arachdog

Novel and cost effective bio-filter media.

73 posts in this topic

I thought I'd open the floor for suggestions for bio-filter media. I'm constucting a large bio-filter (800L) so I need to find something cheap. But I also want it to be easy to maintain so I will only consider suggestions that will be free flowing and clog resistant. I know Gary uses oyster shells which I haven't ruled out, but I think they will be too heavy for a filter this size. Also I'm not that plussed about their surface area. I was thinking perhaps shredded plastic from a recycler but I've not seen it in person so I really dont know how free flowing it will be. Bio-balls would be nice but at the cheapest I can find them it would cost over $1200 to fill.

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Spiderpup:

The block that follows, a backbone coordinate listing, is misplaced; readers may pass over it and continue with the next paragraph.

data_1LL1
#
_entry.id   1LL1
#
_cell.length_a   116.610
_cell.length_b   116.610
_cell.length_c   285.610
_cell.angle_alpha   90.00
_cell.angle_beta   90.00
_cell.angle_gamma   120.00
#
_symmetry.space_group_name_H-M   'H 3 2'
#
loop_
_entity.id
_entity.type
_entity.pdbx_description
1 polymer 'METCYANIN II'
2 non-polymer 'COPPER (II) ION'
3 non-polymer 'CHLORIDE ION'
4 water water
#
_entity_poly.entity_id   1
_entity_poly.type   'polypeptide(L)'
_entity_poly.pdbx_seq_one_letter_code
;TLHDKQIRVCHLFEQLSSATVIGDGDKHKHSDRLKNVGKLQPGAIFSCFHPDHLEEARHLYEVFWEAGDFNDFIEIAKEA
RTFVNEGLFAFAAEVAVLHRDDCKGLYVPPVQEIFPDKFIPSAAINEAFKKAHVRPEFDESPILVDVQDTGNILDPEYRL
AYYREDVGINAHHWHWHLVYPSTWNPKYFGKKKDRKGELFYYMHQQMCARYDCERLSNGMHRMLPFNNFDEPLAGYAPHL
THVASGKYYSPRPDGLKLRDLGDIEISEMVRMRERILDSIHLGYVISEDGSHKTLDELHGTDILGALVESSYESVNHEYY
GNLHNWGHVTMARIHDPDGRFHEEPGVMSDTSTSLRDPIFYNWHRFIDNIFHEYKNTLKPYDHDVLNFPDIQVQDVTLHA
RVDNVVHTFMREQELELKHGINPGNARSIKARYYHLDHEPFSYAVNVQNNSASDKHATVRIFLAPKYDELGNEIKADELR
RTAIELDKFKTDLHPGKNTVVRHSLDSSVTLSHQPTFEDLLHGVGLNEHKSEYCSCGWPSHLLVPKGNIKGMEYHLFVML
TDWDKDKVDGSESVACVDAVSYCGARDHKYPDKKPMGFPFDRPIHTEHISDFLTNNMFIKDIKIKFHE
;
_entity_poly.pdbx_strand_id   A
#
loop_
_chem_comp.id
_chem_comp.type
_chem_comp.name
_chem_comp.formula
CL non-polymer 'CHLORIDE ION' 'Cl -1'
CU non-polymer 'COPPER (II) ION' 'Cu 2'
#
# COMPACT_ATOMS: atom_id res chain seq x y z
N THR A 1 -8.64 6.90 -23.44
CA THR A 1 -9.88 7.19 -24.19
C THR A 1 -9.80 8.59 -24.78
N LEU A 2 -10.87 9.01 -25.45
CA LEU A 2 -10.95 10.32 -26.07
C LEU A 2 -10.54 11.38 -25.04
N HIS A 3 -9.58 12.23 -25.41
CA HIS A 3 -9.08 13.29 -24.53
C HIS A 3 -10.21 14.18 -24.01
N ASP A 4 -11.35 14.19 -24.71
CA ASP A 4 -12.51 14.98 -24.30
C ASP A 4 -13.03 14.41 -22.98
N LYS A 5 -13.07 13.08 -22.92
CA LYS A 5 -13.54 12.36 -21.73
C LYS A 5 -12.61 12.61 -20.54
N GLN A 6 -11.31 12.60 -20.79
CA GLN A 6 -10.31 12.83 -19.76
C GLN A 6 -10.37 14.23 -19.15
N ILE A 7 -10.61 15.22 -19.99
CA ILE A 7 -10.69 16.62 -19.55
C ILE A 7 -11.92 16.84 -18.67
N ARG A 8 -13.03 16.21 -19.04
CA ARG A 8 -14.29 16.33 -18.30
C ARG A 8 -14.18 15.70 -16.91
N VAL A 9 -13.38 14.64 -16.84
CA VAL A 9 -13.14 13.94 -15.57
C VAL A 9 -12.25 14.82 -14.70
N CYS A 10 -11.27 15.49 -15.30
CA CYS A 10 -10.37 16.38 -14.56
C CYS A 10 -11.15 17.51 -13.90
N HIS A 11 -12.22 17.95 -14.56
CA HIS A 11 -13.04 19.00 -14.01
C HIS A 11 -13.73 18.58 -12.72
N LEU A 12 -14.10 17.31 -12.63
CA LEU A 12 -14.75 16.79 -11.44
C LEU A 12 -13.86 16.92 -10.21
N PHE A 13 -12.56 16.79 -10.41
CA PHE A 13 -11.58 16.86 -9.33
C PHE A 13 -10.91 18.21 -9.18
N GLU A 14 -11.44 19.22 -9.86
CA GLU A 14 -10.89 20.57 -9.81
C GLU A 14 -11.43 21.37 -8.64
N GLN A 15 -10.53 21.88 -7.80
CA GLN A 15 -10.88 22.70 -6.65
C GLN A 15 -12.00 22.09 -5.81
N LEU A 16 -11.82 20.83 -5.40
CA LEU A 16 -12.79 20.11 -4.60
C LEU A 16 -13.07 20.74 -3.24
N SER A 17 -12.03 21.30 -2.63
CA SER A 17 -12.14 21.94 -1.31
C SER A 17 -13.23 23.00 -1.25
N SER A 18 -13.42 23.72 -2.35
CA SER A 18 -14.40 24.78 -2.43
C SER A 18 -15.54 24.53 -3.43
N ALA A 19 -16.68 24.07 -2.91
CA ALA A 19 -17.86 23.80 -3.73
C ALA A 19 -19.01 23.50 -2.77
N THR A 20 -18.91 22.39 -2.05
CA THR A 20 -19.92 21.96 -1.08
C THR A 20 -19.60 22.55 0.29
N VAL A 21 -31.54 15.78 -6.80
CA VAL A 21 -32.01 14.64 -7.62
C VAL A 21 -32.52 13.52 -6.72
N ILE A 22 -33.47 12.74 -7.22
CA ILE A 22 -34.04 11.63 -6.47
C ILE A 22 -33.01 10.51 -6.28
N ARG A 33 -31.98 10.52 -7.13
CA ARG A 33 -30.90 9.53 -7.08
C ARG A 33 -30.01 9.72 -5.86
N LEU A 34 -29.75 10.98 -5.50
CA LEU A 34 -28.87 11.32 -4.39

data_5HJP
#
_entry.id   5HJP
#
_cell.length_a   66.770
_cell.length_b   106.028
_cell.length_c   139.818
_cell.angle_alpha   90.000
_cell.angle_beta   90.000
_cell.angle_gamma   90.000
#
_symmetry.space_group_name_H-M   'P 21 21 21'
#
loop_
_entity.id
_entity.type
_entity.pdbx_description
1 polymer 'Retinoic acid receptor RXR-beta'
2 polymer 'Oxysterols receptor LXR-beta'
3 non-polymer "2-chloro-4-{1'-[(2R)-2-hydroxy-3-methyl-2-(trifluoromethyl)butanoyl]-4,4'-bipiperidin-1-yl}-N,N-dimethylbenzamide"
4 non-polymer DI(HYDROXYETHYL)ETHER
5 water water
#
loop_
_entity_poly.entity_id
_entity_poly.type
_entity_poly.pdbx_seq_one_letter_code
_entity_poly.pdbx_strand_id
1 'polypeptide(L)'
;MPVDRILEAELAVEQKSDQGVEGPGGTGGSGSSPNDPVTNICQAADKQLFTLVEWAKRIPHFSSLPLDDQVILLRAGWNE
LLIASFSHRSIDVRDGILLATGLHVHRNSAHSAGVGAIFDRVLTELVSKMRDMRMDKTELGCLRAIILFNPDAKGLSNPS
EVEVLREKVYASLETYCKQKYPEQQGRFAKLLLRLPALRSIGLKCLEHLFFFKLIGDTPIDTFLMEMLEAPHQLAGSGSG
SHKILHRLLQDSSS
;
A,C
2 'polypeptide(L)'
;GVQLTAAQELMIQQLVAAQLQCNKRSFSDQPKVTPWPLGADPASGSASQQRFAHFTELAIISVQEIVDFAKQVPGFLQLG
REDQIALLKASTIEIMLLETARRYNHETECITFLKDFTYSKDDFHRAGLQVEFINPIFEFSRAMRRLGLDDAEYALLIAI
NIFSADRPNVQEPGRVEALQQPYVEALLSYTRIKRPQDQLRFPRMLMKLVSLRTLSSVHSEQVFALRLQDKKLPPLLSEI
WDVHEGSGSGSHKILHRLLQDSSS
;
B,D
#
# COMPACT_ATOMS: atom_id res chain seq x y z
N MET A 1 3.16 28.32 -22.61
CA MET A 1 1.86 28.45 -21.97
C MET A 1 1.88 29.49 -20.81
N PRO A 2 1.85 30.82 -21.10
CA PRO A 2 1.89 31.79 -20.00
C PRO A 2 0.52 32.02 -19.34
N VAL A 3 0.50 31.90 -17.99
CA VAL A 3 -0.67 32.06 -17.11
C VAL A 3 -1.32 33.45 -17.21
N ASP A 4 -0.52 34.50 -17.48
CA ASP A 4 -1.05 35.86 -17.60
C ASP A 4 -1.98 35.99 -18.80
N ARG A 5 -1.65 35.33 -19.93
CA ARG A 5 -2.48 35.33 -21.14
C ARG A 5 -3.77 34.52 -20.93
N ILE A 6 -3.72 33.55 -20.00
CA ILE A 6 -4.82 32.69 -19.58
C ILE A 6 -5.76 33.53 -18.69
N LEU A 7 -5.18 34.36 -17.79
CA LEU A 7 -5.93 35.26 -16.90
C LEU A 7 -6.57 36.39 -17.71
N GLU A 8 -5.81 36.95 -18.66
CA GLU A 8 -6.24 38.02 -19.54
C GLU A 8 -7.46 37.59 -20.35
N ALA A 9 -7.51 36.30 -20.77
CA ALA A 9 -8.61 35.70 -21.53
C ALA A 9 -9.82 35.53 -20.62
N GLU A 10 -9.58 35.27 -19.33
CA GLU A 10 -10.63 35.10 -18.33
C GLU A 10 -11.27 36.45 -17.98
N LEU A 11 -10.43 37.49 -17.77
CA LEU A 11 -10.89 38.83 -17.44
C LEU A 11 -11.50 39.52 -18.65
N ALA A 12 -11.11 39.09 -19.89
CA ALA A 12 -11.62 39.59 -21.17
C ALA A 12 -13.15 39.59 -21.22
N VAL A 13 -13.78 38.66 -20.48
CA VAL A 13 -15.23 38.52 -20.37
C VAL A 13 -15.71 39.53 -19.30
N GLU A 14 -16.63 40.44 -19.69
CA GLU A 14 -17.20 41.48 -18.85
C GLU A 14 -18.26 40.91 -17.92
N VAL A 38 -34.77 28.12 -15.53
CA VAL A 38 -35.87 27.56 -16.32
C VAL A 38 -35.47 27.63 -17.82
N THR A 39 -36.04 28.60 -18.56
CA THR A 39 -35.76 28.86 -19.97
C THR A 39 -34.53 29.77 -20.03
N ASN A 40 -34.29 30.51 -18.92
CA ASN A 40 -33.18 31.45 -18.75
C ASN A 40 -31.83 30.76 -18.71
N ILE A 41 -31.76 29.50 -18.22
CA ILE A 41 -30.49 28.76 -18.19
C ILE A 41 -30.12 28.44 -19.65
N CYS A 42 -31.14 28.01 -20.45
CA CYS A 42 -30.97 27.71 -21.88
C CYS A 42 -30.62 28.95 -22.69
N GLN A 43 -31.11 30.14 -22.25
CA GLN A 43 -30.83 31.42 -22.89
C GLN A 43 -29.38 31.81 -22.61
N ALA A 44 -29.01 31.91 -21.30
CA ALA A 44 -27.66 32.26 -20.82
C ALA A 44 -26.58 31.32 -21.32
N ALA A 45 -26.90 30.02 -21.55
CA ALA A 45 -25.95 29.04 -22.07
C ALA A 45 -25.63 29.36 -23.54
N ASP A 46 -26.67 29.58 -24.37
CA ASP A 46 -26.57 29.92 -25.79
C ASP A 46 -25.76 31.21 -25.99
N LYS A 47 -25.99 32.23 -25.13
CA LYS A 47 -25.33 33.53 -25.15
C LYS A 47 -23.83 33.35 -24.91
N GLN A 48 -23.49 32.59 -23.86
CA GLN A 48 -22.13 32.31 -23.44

Buy a cheap paper shredder (Office works = $ 50) and shred used plasic milk bottles. Not only are they food safe, but they are light weight, easy to replace, cheap and there are lots of them around. Take off lids and labels, open out flat and shred to your hearts content.

Cheers IanK. :D

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Interesting idea BB. Although there a lot of them 'around' actually getting my hands on 800L worth might be quite a bit harder. Also what do you think the chances are of a cheap paper shredder surviving to shred the full 800L are ? Other than those points It doesn't sound like a bad idea.

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Hmm now I'm thinking maybe mussel shells. Still quite heavy but I think they would have a fair bit more surface area than oyster shells. I'm still a little bit worried that the shells won't be able to handle their own weight and will crush down too much and clog. The best density is 500g/l apparently so that means the bottom layer of mussel shells will have to support 400kg over about 0.2m^2.

Reference:

http://www.freepatentsonline.com/EP1383591.html